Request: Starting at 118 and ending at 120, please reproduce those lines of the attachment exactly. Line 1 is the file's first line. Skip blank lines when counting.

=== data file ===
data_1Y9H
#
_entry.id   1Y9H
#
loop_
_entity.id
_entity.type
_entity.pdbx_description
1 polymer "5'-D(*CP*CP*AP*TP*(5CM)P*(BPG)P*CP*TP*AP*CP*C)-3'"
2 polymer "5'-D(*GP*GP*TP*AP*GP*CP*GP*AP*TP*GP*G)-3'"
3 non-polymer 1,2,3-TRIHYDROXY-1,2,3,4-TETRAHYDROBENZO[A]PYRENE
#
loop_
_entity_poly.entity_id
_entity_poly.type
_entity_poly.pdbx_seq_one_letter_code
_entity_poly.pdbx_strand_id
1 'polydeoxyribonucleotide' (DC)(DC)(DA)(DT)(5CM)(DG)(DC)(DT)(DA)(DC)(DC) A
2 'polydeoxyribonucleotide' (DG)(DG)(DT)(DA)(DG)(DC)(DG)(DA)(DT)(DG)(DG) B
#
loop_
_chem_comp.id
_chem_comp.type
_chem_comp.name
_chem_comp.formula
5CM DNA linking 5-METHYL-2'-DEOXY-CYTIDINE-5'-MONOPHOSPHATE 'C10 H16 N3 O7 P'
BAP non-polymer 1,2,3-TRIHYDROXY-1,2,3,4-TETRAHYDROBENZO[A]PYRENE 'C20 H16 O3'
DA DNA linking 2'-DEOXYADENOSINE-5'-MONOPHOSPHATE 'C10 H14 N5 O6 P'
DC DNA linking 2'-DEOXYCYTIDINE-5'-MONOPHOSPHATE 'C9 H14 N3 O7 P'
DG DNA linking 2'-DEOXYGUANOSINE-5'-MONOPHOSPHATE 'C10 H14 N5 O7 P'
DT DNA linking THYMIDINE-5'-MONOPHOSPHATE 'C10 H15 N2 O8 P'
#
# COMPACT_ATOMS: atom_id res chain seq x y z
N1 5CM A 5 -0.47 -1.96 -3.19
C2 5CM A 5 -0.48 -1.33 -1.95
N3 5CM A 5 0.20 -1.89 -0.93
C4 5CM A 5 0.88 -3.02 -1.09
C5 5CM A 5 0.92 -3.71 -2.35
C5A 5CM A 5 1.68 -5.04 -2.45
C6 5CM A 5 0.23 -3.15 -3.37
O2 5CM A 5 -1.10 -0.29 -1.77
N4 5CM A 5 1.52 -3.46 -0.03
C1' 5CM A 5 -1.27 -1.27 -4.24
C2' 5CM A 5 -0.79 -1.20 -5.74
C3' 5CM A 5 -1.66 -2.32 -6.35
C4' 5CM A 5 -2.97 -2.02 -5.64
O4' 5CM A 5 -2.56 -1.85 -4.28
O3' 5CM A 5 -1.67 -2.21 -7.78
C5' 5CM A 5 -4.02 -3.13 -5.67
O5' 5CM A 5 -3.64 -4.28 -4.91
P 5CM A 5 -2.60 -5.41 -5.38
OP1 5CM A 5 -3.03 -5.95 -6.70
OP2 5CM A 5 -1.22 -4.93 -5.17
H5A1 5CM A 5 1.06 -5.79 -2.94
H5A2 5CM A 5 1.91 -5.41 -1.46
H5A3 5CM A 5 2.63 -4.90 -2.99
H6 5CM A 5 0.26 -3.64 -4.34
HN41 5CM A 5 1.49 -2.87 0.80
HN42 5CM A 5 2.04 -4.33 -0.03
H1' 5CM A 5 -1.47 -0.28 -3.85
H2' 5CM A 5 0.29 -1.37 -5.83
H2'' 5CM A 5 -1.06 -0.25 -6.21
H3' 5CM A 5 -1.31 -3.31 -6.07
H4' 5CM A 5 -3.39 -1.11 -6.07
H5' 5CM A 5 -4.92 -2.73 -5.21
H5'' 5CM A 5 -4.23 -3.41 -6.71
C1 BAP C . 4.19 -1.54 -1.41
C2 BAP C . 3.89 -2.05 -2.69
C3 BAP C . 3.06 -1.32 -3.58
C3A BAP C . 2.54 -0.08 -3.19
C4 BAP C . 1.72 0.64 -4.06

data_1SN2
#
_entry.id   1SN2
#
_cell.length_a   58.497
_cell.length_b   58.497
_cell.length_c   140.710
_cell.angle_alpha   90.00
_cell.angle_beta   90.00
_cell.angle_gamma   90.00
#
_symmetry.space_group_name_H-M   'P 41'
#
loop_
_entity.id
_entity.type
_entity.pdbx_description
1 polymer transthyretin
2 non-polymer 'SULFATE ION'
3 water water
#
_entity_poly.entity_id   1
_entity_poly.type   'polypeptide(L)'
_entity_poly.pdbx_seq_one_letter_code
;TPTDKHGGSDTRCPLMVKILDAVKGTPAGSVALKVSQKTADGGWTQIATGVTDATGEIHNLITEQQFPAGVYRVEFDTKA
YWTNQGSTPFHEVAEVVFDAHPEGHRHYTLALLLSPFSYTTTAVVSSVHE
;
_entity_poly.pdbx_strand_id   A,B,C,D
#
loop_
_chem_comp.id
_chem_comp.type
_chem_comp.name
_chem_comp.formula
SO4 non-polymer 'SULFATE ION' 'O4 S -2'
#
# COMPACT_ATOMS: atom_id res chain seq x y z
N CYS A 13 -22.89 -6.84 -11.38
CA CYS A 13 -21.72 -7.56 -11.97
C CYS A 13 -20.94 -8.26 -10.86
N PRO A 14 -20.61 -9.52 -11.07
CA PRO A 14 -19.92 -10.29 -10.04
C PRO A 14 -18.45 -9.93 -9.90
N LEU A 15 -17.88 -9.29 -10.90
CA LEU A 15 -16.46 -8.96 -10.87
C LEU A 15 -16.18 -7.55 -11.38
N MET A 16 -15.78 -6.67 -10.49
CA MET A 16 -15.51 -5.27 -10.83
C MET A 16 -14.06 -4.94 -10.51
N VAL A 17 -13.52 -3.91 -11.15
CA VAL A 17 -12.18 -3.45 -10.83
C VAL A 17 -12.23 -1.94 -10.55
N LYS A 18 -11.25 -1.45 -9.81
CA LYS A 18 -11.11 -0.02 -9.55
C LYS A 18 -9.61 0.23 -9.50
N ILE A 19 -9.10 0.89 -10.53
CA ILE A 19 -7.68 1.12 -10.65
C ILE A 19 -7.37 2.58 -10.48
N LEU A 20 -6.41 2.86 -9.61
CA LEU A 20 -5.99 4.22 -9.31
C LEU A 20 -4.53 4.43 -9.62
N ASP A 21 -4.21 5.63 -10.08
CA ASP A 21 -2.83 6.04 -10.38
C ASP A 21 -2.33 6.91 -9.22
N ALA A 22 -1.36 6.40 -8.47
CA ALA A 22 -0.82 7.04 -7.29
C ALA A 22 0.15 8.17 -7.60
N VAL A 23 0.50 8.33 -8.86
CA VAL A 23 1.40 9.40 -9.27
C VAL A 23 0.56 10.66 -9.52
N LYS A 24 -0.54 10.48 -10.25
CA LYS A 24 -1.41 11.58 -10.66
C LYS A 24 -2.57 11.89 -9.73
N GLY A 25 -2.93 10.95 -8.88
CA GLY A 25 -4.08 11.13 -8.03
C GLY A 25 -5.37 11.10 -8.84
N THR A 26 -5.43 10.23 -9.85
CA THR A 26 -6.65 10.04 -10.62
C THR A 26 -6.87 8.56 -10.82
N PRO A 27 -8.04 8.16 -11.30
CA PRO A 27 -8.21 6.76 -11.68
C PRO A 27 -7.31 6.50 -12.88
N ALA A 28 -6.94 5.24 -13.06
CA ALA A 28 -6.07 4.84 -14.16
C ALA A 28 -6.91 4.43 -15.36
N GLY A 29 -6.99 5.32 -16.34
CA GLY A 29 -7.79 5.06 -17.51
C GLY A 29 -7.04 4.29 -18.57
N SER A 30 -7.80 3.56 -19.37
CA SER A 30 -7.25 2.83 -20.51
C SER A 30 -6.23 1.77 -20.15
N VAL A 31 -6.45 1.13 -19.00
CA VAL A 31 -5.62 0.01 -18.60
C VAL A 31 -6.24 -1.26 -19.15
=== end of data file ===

N MET A 16 -15.78 -6.67 -10.49
CA MET A 16 -15.51 -5.27 -10.83
C MET A 16 -14.06 -4.94 -10.51